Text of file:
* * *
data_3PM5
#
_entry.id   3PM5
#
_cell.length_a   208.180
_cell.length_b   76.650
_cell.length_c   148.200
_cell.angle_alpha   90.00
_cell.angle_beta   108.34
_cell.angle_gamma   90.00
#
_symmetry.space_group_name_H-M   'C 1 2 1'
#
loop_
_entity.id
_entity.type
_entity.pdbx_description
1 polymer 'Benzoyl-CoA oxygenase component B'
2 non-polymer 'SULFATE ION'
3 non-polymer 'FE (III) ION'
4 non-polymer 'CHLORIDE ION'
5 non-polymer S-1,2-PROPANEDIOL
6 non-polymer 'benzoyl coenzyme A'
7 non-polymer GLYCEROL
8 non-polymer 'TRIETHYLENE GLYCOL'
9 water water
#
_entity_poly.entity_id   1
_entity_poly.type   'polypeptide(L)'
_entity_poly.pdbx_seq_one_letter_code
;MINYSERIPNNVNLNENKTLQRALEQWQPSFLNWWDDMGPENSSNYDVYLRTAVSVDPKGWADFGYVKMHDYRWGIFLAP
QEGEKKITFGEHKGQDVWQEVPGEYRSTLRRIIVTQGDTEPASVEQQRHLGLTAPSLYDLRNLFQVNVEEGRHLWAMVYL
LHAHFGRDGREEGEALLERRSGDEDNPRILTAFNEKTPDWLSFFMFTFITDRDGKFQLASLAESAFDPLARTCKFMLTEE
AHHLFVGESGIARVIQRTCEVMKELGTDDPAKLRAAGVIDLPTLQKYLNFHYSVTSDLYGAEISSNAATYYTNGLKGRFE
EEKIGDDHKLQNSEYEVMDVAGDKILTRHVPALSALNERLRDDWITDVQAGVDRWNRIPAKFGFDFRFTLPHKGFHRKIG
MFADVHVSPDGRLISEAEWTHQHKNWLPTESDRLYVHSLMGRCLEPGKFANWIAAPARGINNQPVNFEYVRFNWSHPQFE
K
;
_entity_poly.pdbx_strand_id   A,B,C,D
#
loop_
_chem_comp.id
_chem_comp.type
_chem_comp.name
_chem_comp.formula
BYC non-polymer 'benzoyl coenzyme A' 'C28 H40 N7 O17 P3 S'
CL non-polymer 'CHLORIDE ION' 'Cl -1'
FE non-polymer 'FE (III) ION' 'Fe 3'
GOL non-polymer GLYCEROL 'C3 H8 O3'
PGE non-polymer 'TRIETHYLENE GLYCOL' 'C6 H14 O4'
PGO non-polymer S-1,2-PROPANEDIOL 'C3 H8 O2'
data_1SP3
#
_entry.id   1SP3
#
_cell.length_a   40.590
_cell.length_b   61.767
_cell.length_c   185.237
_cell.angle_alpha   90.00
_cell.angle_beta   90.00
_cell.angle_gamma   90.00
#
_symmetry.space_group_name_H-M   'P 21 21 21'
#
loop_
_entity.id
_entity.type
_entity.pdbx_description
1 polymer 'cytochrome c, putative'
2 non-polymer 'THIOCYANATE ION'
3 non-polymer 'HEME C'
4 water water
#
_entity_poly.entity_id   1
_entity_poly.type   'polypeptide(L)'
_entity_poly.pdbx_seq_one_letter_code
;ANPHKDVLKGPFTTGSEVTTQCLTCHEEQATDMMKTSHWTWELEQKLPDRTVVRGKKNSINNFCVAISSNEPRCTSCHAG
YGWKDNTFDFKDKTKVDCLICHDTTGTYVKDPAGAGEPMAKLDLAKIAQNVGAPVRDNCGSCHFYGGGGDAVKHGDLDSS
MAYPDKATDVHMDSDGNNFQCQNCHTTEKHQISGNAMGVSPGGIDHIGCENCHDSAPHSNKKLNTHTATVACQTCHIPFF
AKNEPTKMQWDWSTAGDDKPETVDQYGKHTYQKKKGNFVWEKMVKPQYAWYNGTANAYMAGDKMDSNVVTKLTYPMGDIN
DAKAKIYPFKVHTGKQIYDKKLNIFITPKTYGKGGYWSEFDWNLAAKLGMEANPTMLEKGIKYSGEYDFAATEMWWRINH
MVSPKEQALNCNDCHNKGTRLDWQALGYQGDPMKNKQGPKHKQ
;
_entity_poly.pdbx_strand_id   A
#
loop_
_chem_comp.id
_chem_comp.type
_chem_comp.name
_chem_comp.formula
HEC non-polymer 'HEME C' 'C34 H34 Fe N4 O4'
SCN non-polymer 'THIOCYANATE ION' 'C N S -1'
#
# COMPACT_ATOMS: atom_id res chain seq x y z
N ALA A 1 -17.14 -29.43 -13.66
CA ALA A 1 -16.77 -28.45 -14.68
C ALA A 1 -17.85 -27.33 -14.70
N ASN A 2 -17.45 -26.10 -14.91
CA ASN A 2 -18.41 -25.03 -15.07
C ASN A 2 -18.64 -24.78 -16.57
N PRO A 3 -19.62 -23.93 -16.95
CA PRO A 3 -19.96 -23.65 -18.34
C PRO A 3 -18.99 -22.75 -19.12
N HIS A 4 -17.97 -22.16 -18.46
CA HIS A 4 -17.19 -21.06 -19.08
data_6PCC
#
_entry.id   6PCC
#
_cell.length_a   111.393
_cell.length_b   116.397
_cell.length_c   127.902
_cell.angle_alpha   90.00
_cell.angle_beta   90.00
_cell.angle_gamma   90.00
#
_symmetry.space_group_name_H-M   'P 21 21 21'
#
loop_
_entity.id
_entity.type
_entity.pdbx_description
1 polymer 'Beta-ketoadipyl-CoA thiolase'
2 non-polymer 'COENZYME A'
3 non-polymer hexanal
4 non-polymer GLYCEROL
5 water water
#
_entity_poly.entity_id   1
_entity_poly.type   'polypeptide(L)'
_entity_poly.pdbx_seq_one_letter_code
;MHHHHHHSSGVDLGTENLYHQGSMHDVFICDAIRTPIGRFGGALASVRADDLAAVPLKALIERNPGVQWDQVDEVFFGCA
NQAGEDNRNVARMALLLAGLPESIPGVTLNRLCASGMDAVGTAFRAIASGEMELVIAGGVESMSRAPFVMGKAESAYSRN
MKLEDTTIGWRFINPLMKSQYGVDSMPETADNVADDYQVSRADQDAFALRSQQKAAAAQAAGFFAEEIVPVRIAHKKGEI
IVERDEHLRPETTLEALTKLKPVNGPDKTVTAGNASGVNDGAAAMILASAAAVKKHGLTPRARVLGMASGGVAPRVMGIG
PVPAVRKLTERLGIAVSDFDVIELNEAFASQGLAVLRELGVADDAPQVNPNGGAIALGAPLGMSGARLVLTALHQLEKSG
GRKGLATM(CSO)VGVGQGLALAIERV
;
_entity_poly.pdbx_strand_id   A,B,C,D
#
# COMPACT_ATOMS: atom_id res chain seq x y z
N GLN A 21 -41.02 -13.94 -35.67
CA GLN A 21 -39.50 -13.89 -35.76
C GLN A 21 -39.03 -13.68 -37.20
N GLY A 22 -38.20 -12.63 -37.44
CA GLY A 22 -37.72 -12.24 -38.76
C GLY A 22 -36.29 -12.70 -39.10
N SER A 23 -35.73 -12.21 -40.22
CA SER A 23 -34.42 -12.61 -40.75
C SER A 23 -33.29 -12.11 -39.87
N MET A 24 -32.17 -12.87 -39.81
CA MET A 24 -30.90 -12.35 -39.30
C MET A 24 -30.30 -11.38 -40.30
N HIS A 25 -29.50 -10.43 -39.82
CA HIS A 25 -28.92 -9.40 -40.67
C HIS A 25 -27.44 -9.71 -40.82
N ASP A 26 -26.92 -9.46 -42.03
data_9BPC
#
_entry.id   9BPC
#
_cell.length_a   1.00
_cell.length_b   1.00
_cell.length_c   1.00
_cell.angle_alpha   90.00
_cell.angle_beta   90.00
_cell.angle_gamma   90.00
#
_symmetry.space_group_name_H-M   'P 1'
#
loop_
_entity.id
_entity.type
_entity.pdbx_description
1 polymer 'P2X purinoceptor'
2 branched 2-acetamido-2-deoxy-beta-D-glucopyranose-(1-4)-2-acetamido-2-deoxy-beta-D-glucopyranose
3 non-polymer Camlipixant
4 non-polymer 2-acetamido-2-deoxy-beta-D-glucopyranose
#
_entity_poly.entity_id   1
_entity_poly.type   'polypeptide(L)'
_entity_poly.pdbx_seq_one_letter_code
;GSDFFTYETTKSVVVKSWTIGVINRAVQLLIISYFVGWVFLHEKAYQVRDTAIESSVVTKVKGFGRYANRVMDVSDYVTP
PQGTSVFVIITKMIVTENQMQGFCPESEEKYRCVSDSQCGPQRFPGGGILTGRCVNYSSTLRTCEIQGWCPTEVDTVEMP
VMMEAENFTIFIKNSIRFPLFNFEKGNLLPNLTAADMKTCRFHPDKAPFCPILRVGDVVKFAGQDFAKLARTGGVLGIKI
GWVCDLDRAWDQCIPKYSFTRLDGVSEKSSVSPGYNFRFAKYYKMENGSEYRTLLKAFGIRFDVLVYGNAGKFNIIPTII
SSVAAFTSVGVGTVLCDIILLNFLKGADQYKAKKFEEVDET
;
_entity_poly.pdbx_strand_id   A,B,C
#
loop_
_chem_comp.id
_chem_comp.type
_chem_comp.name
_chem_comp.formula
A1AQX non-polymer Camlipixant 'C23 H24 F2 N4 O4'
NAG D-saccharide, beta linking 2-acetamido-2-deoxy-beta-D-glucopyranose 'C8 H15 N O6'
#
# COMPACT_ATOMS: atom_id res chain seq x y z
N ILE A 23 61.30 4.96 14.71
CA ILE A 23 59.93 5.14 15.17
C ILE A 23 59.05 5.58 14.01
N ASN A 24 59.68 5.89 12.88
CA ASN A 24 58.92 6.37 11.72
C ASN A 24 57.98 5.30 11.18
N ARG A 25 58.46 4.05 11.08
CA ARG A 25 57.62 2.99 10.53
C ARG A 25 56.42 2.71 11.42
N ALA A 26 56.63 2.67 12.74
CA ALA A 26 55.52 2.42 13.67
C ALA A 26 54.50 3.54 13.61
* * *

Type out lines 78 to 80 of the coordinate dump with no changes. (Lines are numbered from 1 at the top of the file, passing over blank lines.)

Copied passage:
YGWKDNTFDFKDKTKVDCLICHDTTGTYVKDPAGAGEPMAKLDLAKIAQNVGAPVRDNCGSCHFYGGGGDAVKHGDLDSS
MAYPDKATDVHMDSDGNNFQCQNCHTTEKHQISGNAMGVSPGGIDHIGCENCHDSAPHSNKKLNTHTATVACQTCHIPFF
AKNEPTKMQWDWSTAGDDKPETVDQYGKHTYQKKKGNFVWEKMVKPQYAWYNGTANAYMAGDKMDSNVVTKLTYPMGDIN